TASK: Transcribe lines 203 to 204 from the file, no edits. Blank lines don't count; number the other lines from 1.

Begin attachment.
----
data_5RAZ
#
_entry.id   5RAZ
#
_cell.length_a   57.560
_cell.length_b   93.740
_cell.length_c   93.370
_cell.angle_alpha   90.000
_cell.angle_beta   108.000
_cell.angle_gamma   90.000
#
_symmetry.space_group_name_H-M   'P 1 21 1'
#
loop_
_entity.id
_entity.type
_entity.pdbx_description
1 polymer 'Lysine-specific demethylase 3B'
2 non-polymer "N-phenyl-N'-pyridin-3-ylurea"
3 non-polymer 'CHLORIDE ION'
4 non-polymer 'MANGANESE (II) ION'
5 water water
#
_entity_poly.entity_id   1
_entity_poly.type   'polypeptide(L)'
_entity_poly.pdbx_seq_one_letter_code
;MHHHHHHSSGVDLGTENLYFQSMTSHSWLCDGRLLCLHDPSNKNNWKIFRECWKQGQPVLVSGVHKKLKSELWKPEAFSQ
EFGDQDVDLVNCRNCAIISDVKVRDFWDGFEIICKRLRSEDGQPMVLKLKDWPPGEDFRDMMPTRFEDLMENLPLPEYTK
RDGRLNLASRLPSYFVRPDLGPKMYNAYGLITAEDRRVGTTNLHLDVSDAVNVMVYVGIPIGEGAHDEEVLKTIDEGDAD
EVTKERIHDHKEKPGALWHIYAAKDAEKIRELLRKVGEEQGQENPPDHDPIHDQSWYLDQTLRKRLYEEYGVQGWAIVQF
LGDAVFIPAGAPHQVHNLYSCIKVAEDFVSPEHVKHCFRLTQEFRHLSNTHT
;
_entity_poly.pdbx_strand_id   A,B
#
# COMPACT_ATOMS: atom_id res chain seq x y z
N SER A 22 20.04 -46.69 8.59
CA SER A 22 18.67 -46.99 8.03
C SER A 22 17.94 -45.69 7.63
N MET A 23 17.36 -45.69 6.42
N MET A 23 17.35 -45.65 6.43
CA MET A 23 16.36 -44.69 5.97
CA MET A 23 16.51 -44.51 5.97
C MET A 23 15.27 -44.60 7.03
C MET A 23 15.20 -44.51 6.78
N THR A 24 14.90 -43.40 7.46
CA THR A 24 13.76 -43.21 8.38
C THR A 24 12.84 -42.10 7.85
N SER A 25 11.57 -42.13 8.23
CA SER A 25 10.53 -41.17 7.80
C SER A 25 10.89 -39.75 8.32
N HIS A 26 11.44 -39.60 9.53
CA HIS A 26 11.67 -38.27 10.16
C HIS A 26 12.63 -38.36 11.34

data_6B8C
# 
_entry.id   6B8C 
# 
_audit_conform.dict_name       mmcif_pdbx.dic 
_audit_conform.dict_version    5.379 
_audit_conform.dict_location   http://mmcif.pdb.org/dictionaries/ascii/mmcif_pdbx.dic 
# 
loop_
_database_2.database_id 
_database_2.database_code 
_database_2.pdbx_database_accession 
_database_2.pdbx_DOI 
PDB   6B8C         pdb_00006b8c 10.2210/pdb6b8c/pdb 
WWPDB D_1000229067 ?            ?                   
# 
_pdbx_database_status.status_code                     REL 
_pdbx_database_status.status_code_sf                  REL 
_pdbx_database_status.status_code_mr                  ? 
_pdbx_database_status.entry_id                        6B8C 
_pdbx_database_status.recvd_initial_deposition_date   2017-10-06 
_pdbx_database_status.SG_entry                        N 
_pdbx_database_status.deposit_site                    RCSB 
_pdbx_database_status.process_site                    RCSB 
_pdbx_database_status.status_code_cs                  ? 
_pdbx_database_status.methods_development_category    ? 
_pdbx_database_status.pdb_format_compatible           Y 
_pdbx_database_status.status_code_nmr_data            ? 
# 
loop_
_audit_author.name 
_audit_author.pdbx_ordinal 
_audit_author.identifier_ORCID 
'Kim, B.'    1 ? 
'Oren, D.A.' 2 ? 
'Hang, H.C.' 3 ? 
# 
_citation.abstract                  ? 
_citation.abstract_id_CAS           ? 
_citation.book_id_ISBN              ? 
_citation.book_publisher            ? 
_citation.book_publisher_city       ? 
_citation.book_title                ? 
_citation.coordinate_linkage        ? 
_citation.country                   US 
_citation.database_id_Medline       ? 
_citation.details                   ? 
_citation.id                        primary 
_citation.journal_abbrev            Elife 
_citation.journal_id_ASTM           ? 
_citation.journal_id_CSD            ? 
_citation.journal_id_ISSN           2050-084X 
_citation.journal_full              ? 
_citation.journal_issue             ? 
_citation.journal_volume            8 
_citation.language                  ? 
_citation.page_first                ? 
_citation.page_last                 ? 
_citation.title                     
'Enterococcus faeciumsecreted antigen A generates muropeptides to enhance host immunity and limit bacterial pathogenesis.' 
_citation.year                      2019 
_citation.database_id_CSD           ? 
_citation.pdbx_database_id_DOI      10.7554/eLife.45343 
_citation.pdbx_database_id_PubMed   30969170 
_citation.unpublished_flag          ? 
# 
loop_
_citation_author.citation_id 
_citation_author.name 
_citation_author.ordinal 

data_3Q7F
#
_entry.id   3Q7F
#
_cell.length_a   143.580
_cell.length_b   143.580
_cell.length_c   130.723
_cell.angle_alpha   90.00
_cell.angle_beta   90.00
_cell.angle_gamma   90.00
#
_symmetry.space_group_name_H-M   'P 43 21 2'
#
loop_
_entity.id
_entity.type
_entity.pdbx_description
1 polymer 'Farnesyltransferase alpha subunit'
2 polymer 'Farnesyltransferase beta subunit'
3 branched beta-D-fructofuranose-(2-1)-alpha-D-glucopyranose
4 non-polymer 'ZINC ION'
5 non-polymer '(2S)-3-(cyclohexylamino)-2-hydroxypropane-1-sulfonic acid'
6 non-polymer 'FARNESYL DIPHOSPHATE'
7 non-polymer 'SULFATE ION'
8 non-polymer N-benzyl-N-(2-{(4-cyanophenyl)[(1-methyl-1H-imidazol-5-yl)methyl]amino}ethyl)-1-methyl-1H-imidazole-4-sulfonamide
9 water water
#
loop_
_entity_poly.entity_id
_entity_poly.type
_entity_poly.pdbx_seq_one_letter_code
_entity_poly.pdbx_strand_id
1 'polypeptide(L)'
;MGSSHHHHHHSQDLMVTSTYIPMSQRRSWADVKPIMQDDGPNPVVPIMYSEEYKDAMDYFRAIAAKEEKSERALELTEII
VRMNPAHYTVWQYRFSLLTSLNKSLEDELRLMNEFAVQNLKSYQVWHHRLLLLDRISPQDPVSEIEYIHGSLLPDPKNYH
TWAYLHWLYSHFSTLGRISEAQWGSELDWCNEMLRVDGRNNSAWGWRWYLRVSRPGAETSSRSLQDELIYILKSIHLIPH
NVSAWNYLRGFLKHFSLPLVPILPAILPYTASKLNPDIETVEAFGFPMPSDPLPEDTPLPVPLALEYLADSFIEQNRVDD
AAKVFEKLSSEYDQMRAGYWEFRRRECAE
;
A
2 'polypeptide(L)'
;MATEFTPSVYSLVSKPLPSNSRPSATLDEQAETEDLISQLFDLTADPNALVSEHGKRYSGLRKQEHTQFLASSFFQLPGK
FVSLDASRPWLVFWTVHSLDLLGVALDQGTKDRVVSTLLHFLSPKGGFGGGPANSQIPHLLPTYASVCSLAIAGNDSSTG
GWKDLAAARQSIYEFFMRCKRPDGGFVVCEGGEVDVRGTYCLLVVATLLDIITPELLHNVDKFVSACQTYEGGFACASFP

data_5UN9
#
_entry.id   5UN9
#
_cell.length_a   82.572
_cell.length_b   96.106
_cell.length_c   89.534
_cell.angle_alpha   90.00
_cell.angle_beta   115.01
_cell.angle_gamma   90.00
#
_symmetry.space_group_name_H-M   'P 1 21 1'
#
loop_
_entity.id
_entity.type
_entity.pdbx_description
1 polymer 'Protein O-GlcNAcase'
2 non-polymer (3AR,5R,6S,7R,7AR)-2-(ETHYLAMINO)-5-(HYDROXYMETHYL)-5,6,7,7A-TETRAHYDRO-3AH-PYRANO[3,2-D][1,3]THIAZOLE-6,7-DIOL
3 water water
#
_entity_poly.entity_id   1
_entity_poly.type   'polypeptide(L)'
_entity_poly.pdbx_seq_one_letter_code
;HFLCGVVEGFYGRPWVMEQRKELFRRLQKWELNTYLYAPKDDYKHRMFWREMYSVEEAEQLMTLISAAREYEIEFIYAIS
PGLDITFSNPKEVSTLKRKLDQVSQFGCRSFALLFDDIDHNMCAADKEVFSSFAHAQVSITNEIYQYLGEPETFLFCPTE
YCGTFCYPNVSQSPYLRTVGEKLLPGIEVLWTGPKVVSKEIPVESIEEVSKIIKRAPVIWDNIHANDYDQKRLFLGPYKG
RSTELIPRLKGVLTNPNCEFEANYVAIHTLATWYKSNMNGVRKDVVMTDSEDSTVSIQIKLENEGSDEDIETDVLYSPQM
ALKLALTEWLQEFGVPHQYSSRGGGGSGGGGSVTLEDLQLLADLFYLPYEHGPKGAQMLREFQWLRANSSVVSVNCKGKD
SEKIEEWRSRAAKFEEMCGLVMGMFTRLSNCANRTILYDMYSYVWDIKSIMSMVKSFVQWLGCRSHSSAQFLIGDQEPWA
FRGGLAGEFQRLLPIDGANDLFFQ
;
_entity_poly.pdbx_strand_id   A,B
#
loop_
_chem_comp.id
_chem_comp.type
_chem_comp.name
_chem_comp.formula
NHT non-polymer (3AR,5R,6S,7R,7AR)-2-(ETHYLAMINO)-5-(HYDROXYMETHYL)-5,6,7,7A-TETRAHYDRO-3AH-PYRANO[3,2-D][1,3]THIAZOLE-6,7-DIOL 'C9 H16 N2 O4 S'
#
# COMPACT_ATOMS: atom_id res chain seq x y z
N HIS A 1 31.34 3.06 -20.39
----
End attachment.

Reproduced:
_chem_comp.id
_chem_comp.type